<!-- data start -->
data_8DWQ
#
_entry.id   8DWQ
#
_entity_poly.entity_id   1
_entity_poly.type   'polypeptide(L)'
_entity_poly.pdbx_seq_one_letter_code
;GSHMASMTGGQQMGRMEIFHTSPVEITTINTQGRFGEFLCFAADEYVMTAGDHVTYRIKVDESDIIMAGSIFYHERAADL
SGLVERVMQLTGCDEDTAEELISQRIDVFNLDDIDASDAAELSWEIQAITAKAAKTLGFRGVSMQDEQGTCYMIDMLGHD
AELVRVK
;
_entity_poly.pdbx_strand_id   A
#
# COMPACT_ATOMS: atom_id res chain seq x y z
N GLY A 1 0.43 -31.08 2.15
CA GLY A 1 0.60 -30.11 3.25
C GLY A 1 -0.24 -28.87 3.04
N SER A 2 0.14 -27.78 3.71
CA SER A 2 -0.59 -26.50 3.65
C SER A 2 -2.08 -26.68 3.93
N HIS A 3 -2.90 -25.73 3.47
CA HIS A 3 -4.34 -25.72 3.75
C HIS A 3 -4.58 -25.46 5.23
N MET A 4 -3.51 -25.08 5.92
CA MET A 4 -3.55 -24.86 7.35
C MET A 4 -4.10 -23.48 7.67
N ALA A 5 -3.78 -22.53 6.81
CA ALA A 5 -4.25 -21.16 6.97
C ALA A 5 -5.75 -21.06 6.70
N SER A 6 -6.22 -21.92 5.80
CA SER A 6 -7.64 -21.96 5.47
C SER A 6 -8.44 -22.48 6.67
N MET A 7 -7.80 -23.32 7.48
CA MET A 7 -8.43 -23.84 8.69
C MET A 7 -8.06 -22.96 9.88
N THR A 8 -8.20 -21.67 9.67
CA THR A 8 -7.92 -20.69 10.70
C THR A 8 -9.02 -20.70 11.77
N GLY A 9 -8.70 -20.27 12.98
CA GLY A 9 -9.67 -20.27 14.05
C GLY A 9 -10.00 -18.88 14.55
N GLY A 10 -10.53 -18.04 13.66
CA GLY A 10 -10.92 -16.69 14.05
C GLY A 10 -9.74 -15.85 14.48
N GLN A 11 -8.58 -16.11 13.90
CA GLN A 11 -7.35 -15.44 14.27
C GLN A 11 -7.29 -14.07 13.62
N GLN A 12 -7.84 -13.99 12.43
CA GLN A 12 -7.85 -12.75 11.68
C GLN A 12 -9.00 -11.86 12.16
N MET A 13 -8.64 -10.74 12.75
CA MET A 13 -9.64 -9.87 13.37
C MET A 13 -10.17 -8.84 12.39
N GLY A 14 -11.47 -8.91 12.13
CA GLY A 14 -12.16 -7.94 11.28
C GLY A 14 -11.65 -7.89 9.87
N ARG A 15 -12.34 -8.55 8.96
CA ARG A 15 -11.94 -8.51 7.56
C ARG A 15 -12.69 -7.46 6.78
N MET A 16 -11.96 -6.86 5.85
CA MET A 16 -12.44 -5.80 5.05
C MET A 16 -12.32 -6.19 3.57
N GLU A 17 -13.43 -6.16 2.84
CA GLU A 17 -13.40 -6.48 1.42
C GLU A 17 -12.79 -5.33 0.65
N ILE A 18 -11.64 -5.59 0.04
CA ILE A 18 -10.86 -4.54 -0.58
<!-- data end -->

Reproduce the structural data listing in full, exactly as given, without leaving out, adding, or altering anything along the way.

data_8DWQ
#
_entry.id   8DWQ
#
_entity_poly.entity_id   1
_entity_poly.type   'polypeptide(L)'
_entity_poly.pdbx_seq_one_letter_code
;GSHMASMTGGQQMGRMEIFHTSPVEITTINTQGRFGEFLCFAADEYVMTAGDHVTYRIKVDESDIIMAGSIFYHERAADL
SGLVERVMQLTGCDEDTAEELISQRIDVFNLDDIDASDAAELSWEIQAITAKAAKTLGFRGVSMQDEQGTCYMIDMLGHD
AELVRVK
;
_entity_poly.pdbx_strand_id   A
#
# COMPACT_ATOMS: atom_id res chain seq x y z
N GLY A 1 0.43 -31.08 2.15
CA GLY A 1 0.60 -30.11 3.25
C GLY A 1 -0.24 -28.87 3.04
N SER A 2 0.14 -27.78 3.71
CA SER A 2 -0.59 -26.50 3.65
C SER A 2 -2.08 -26.68 3.93
N HIS A 3 -2.90 -25.73 3.47
CA HIS A 3 -4.34 -25.72 3.75
C HIS A 3 -4.58 -25.46 5.23
N MET A 4 -3.51 -25.08 5.92
CA MET A 4 -3.55 -24.86 7.35
C MET A 4 -4.10 -23.48 7.67
N ALA A 5 -3.78 -22.53 6.81
CA ALA A 5 -4.25 -21.16 6.97
C ALA A 5 -5.75 -21.06 6.70
N SER A 6 -6.22 -21.92 5.80
CA SER A 6 -7.64 -21.96 5.47
C SER A 6 -8.44 -22.48 6.67
N MET A 7 -7.80 -23.32 7.48
CA MET A 7 -8.43 -23.84 8.69
C MET A 7 -8.06 -22.96 9.88
N THR A 8 -8.20 -21.67 9.67
CA THR A 8 -7.92 -20.69 10.70
C THR A 8 -9.02 -20.70 11.77
N GLY A 9 -8.70 -20.27 12.98
CA GLY A 9 -9.67 -20.27 14.05
C GLY A 9 -10.00 -18.88 14.55
N GLY A 10 -10.53 -18.04 13.66
CA GLY A 10 -10.92 -16.69 14.05
C GLY A 10 -9.74 -15.85 14.48
N GLN A 11 -8.58 -16.11 13.90
CA GLN A 11 -7.35 -15.44 14.27
C GLN A 11 -7.29 -14.07 13.62
N GLN A 12 -7.84 -13.99 12.43
CA GLN A 12 -7.85 -12.75 11.68
C GLN A 12 -9.00 -11.86 12.16
N MET A 13 -8.64 -10.74 12.75
CA MET A 13 -9.64 -9.87 13.37
C MET A 13 -10.17 -8.84 12.39
N GLY A 14 -11.47 -8.91 12.13
CA GLY A 14 -12.16 -7.94 11.28
C GLY A 14 -11.65 -7.89 9.87
N ARG A 15 -12.34 -8.55 8.96
CA ARG A 15 -11.94 -8.51 7.56
C ARG A 15 -12.69 -7.46 6.78
N MET A 16 -11.96 -6.86 5.85
CA MET A 16 -12.44 -5.80 5.05
C MET A 16 -12.32 -6.19 3.57
N GLU A 17 -13.43 -6.16 2.84
CA GLU A 17 -13.40 -6.48 1.42
C GLU A 17 -12.79 -5.33 0.65
N ILE A 18 -11.64 -5.59 0.04
CA ILE A 18 -10.86 -4.54 -0.58